A new golden age for fossil fuels? Huh?

Natural gas is cheap and clean, but hardly the answer to our energy needs. It just buys us time

Published June 1, 2011 1:01PM (EDT)

First nations natives from British Columbia protest in front of the headquarters of Enbridge before the company's annual general meeting in Calgary, Alberta, May 11, 2011. The natives are protesting an oil pipeline that will go through their land. REUTERS/Todd Korol  (CANADA - Tags: BUSINESS ENERGY CIVIL UNREST)   (© Todd Korol / Reuters)
First nations natives from British Columbia protest in front of the headquarters of Enbridge before the company's annual general meeting in Calgary, Alberta, May 11, 2011. The natives are protesting an oil pipeline that will go through their land. REUTERS/Todd Korol (CANADA - Tags: BUSINESS ENERGY CIVIL UNREST) (© Todd Korol / Reuters)

If Michael Lind's intention, in his Salon article published Tuesday, "Everything You've Heard About Fossil Fuels May Be Wrong," was to throw so many bombs at once that critics would be too buried by shrapnel to respond, then he at least partially succeeded. It's hard to know where to start grappling with a column that simultaneously dismisses the challenge of global warming, declares a new golden age of fossil fuels that could last millennia, ridicules renewable energy technologies such as wind and solar while advocating a massive nuclear power buildup, and even throws in a few digs at city living and organic agriculture, just for fun. Readers who might more logically expect to see such sentiments espoused in the National Review or the American Spectator than in Salon were unsurprisingly annoyed.

The article is built on two parallel assertions. First, new technologies have unlocked vast quantities of natural gas (and will deliver a lot more oil, as well, to take care of all our energy needs into the distant future, and second, catastrophic climate change is a "low probability" event that we don't need to worry about. Let's start with the second claim, because how we think about climate change drastically affects how we think about fossil fuels.


The scenarios with the most catastrophic outcomes of global warming are low probability outcomes -- a fact that explains why the world's governments in practice treat reducing CO2 emissions as a low priority, despite paying lip service to it.

A better explanation for why the world is treating climate change as a low priority problem might be because the U.S. -- historically the largest producer of greenhouse gas emissions -- has refused to take any action at all. And that, in turn, is a direct result of fierce opposition from the fossil fuel energy industry and other entrenched special interests, as well as the decision of one major political party to utterly reject the conclusions of the scientific mainstream. (A willful display of ignorance unmatched by any other major political party or ruling government in the rest of the world. )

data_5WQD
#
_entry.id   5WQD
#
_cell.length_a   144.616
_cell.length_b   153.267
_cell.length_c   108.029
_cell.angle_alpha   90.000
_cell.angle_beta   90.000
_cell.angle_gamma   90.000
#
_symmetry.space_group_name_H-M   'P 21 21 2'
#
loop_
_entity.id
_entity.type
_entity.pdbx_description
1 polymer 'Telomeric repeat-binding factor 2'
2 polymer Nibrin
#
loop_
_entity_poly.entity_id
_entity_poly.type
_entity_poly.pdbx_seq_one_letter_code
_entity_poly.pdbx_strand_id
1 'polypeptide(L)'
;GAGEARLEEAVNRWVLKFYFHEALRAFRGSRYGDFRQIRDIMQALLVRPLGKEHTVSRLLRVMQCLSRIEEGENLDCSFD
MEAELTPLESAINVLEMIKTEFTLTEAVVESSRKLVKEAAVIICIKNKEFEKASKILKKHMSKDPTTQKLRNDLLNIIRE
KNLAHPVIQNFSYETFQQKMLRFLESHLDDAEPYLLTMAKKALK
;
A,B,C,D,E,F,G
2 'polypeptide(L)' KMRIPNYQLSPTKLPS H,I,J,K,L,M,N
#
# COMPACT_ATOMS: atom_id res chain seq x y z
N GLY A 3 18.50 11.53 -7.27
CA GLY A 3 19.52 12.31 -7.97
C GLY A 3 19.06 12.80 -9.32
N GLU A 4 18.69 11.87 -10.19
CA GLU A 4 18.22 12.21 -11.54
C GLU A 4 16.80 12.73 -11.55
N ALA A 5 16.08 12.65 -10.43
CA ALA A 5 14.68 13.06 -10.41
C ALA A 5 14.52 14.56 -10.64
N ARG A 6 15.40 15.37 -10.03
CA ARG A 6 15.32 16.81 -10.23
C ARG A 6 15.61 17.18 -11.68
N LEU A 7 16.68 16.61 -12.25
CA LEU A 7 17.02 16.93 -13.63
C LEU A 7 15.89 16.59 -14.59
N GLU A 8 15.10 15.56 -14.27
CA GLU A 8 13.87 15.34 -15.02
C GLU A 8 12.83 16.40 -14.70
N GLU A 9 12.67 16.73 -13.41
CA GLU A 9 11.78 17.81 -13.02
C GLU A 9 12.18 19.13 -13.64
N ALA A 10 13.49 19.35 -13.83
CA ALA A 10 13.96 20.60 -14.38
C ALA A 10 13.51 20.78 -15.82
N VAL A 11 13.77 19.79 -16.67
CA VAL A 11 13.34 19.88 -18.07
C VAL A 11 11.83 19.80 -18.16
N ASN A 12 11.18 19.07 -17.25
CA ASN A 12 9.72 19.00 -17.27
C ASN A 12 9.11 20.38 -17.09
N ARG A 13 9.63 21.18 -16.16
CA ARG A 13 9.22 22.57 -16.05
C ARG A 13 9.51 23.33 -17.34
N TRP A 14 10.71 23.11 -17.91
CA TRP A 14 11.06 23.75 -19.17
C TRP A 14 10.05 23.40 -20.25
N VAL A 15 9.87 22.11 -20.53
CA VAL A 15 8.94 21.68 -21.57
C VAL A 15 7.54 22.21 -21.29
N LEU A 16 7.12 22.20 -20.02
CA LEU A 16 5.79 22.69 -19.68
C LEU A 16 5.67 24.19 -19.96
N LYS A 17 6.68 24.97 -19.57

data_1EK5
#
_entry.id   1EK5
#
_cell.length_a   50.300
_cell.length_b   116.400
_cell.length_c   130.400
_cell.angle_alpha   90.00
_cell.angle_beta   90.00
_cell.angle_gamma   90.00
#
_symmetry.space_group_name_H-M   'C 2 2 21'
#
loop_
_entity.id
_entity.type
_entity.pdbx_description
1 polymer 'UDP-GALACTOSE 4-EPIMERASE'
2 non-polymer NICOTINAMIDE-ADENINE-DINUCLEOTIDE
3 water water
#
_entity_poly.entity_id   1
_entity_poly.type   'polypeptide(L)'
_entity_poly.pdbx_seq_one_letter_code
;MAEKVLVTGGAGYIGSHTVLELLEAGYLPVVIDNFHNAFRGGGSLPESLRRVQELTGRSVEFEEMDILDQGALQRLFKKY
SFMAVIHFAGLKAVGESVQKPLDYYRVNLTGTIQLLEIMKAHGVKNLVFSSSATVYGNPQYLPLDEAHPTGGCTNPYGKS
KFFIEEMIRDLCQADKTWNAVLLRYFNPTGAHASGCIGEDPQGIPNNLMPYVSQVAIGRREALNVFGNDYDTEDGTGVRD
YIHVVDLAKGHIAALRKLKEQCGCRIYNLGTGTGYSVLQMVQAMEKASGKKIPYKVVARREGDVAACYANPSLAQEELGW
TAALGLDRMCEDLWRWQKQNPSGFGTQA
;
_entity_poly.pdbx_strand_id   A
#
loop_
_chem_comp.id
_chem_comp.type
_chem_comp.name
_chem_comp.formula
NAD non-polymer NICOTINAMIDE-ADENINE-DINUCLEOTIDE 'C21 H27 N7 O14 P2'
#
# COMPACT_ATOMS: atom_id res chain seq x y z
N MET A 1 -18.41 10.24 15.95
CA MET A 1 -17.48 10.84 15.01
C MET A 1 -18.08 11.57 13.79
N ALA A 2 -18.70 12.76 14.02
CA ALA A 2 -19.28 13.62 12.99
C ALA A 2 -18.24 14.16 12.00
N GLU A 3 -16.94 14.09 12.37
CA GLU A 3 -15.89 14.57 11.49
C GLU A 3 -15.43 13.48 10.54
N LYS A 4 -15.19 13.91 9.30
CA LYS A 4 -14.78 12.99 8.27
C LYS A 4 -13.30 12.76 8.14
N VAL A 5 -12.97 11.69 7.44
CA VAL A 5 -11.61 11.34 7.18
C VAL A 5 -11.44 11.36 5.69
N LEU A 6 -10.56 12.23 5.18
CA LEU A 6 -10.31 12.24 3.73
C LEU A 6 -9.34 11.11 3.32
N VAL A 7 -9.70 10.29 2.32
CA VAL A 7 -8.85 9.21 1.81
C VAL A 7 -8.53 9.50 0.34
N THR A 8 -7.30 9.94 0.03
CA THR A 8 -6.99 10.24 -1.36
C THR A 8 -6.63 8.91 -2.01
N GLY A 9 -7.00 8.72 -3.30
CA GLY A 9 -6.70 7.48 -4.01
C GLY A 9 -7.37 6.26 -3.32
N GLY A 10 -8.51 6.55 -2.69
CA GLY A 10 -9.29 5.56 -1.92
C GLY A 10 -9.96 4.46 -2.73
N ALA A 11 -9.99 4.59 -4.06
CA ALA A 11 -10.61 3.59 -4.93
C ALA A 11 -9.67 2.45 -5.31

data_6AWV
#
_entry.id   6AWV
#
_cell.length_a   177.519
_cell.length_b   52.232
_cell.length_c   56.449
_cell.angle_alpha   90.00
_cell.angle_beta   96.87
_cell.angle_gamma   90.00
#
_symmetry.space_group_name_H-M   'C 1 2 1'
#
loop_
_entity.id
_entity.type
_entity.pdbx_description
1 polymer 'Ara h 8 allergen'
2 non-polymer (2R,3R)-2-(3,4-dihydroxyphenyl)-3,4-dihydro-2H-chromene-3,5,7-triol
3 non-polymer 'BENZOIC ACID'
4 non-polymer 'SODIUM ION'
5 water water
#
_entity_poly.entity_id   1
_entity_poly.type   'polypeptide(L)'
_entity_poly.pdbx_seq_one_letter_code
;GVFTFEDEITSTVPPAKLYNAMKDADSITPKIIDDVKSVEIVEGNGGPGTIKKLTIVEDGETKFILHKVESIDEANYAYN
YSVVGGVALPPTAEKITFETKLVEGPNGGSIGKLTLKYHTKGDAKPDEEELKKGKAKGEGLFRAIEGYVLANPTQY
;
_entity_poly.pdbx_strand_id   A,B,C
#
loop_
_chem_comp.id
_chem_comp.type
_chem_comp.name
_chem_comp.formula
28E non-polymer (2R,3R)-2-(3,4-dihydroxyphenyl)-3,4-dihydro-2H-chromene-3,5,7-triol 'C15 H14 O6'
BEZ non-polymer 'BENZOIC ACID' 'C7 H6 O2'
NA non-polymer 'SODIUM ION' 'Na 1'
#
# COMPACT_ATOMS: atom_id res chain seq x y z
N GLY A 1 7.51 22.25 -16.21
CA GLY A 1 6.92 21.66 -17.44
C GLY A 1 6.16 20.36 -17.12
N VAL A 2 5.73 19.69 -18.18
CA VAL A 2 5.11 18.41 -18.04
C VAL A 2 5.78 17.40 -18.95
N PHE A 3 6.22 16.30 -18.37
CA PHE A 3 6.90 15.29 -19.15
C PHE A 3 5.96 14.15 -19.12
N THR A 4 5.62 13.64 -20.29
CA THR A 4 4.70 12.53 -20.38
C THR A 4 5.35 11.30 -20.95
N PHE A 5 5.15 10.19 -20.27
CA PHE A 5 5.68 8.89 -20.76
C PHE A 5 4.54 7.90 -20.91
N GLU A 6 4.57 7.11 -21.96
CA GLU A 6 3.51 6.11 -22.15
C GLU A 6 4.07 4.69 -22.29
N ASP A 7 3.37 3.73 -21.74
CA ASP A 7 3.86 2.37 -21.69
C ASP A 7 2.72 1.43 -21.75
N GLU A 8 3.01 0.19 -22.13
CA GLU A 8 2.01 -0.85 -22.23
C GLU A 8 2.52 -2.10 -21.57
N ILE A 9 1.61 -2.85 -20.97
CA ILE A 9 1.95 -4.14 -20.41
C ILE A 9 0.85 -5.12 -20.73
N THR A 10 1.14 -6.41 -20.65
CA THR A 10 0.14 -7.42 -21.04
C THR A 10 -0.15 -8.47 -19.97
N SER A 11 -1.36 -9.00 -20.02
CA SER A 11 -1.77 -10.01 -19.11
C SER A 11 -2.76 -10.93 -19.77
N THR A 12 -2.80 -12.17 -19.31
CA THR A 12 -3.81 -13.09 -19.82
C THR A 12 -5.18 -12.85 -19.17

But whatever the true reasons for our failure to act, Lind's timing can't be beat, because on the very day his article appeared, the International Energy Agency revealed that "greenhouse gas emissions increased by a record amount" in 2010.

From the Guardian:

The shock rise means the goal of preventing a temperature rise of more than 2 degrees Celsius -- which scientists say is the threshold for potentially "dangerous climate change" -- is likely to be just "a nice Utopia," according to Fatih Birol, chief economist of the IEA. It also shows the most serious global recession for 80 years has had only a minimal effect on emissions, contrary to some predictions.

Last year, a record 30.6 gigatons of carbon dioxide poured into the atmosphere, mainly from burning fossil fuel -- a rise of 1.6Gt on 2009, according to estimates from the IEA regarded as the gold standard for emissions data...

"Such warming would disrupt the lives and livelihoods of hundreds of millions of people across the planet, " [said Professor Lord David Stern, author of the Stern Report on the economics of climate change], "leading to widespread mass migration and conflict. That is a risk any sane person would seek to drastically reduce."

I'm not sure what definition of catastrophe Lind is using, but the unprecedented frequency of extreme weather events that we are already witnessing all across our planet is a strong indicator that global warming is already contributing to serious disruptions. If you accept the science of climate change, then the fact that we are pumping record amounts of greenhouse gas emissions into the atmosphere is not a good thing.